After the international acclaim for his revisionist update of Les Misérables comes this offering from Lelouch, far more typical of the maverick film-maker's run of convoluted all-star melodramas that regularly boost the French box office and which, equally regularly, receive frosty treatment from the Paris critical elite. His major coup here, however, is casting business magnate Tapie, who served a prison sentence for tax evasion. He seems more or less to be playing himself, a charismatic rogue who receives his comeuppance from doctor Martines, a vengeful old flame who switches his unblemished medical reports with the gloomy verdict on twitchy undercover cop Luchini. The sick one soon comes over all glad-to-be-alive, and his perfectly healthy counterpart's on his way to Lourdes for a 'miracle' cure. Ever intent on gilding the lily, Lelouch weaves in some rather tiresome teenage romantic asides, and detains us further with the rags-to-riches story of a falsetto street singer. The main diversion is Lelouch's characteristically virtuoso camerawork, with sweeping helicopter shots and a luscious, blue-tinged Paris captivating the attention while you try to work out how elegant, sixty-something con-artist Anouk Aimée fits into the mazy grand design. Tapie is a surprisingly personable screen presence, but the film itself is decorative, mercurial and really rather mystifying.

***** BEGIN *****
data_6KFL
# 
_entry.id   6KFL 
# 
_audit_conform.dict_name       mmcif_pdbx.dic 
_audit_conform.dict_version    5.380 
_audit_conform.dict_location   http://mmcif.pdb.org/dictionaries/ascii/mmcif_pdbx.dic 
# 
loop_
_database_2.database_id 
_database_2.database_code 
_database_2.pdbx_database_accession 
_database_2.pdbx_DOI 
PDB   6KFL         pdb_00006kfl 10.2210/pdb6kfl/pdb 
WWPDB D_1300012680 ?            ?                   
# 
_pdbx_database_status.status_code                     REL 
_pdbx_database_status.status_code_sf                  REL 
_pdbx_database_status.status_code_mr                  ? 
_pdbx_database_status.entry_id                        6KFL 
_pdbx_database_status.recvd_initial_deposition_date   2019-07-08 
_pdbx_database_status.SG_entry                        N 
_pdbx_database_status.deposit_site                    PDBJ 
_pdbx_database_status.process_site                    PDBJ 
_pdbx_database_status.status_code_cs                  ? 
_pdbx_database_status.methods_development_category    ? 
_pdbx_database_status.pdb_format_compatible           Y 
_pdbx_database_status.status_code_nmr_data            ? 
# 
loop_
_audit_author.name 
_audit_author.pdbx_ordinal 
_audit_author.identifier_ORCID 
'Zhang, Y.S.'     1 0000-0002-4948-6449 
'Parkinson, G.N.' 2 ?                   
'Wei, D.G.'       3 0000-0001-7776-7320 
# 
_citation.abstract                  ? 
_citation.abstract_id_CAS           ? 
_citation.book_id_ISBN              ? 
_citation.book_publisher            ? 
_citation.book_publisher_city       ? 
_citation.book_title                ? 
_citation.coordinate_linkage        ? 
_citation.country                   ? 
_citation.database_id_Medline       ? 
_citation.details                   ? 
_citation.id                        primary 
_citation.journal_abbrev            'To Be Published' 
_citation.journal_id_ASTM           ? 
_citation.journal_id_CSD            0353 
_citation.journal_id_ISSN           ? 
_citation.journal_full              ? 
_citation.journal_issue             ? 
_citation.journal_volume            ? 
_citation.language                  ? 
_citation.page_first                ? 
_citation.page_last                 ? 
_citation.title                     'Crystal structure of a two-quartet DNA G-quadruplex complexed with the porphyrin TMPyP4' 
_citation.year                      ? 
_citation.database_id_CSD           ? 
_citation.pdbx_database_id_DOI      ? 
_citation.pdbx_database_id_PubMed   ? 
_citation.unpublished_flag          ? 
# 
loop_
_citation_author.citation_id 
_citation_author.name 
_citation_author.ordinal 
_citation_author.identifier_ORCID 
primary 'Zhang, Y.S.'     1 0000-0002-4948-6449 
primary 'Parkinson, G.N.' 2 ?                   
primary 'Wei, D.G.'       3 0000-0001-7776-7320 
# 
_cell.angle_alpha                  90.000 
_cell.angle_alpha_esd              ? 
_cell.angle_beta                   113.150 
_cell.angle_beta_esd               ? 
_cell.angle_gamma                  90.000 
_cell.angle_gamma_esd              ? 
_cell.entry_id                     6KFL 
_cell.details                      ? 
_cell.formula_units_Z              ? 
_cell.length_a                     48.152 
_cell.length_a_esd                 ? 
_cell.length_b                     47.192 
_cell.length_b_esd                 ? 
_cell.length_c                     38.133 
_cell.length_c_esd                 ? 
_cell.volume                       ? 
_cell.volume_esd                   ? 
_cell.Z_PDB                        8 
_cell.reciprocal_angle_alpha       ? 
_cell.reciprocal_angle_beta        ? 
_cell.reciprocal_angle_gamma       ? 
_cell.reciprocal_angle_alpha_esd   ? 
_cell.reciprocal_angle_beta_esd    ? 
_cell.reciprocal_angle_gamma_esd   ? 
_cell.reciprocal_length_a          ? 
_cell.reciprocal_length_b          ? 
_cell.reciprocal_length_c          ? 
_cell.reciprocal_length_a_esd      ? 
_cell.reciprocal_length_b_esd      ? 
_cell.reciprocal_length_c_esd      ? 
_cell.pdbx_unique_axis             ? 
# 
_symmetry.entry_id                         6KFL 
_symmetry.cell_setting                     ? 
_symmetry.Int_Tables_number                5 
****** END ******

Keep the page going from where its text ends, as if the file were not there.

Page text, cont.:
Men, Women: User's Manual
Cast and crew
|Screenwriter:||Claude Lelouch, René Bonnell, Jean-Philippe Chatrier|